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Beyond Chia Pets - Chia Seeds As A Nutrient Rich Superfood

Updated on October 15, 2011
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Remember Chia Pets? They were the clay animals covered with sprouted chia seeds that were popular in the 1980’s and advertised on TV commercials. My good friend told me about watching Dr. Oz (of Oprah fame) on television recently, and he was recommending chia seeds for their many health benefits. She had my attention and interest, so I decided to find out more, which I will be sharing with you here.

Where They Come From

Chia seeds come from come from the desert plant Salvia hispanica, a member of the mint family that grows in southern Mexico. In pre-Columbian times they were an important part of the Aztec and Mayan diet. Aztec warriors relied on them as a survival food; known as “running food,” an amount equivalent to 1 tablespoon could supposedly sustain a person for 24 hours.

Nutritional Content

Chia seeds are high in protein and fiber. They’re loaded with omega-3 fatty acids, containing more per serving than salmon. They deliver more antioxidant activity than blueberries. Other important nutrients found in these tiny seeds include calcium, phosphorous, magnesium, manganese, copper, niacin, and zinc. They are easier to digest than flax seeds, and they do not need to be ground.

Health Benefits

Weight loss - Chia seeds prevent some of the food that you eat from being completely absorbed by the body. They also form a bulky gel that makes you feel full.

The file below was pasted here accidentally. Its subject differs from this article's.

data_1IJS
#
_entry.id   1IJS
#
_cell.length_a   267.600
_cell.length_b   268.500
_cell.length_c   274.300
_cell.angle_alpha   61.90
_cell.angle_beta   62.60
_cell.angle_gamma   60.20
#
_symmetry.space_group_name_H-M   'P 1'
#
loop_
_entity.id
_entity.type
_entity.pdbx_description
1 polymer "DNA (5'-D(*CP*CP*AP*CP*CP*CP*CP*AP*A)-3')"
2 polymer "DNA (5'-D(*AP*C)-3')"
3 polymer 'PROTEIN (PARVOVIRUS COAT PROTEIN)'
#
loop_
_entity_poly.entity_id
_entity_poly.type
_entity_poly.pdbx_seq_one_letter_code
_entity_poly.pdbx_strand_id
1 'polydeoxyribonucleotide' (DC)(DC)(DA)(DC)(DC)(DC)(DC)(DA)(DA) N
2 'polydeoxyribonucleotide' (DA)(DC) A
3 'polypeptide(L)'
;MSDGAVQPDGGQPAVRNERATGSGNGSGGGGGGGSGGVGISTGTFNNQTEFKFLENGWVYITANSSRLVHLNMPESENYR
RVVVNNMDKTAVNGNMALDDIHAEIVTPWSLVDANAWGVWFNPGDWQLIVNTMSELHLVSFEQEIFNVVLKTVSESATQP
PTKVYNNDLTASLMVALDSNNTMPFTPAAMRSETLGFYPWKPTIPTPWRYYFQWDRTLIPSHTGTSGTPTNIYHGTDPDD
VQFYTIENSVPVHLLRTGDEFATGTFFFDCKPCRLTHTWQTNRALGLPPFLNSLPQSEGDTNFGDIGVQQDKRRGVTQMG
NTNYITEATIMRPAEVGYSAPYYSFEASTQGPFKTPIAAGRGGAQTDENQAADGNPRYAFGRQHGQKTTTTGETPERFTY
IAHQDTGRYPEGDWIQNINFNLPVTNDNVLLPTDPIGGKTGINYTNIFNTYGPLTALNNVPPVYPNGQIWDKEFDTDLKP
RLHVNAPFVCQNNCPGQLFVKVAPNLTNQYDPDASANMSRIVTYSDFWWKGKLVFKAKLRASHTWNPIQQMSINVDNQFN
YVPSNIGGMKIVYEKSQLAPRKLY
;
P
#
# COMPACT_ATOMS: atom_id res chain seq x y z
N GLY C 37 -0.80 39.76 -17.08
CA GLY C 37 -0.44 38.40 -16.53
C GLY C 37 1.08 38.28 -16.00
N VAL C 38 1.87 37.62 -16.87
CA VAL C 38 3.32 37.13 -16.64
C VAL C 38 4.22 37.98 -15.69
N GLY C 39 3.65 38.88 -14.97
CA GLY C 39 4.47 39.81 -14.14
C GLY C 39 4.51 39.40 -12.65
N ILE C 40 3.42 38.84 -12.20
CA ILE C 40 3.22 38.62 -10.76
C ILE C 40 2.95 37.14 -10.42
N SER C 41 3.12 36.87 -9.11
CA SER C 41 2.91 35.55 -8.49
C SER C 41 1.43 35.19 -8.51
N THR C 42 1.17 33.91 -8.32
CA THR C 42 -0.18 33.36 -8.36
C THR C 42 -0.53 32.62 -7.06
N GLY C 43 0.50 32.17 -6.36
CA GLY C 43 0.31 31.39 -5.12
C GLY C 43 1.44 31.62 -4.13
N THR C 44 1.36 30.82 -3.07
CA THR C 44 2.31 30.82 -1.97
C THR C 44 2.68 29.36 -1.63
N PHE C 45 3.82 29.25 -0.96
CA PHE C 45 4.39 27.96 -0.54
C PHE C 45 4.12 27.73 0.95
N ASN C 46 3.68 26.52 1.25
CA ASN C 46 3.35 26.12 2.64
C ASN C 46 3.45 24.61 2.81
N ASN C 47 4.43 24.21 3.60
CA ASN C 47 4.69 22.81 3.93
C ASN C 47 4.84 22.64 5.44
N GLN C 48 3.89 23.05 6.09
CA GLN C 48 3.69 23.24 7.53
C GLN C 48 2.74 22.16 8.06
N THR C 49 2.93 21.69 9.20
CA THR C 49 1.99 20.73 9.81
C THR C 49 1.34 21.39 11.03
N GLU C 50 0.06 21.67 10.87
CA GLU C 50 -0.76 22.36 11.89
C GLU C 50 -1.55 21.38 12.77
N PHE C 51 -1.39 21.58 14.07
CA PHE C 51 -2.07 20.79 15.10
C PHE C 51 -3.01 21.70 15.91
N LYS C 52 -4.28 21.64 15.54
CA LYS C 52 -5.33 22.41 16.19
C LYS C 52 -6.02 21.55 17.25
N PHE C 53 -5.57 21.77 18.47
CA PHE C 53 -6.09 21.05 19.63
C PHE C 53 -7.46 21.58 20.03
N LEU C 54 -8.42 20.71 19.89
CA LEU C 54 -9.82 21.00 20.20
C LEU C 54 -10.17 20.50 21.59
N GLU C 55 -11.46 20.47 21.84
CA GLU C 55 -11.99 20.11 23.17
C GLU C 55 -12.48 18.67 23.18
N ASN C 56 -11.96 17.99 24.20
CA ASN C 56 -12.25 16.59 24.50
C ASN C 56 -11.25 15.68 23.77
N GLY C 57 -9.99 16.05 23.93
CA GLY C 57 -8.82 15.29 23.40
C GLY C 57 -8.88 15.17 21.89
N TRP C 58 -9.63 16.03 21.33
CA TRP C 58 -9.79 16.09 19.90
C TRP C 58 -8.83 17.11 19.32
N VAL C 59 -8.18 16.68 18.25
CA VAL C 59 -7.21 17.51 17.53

Glucose regulation - Chia seeds may control blood sugar by slowing down how fast carbohydrates are converted to simple sugars.

Lowering cholesterol - Due to their high content of fiber and omega-3 fatty acids, the seeds can helper lower your cholesterol.

Hydration for athletes - Because chia seeds can retain 12 times their weight in water, they help the body stay hydrated during strenuous activity.

Blood pressure - There is evidence to suggest that chia seeds can help lower blood pressure.

How To Eat Chia Seeds

Easily found online and in health food stores, chia seeds can be purchased in whole or powder form. They have a mild nutty taste that doesn’t seem to interfere with the flavor of other foods. They can be sprinkled on cereal, yogurt, or salads, as well as eaten by themselves as a snack. They can also be incorporated into recipes for bread and muffins. An internet search for “chia seed recipes” will yield many more ideas.

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    • D M Coleman profile imageAUTHOR

      D M Coleman 

      6 years ago

      Thank you, jrport, glad you found the info helpful. I am struggling with high cholesterol right now, so I am using the chia seeds for that, but also for the overall benefits.

    • jrport profile image

      jrport 

      6 years ago

      Interesting! I don't have time to watch Dr. Oz very often, howeever, just the other day he was talking about Chia seeds and their value as a health food. I am especially interested in anything that helps lower blood pressure. Thanks for the info.

      jrport

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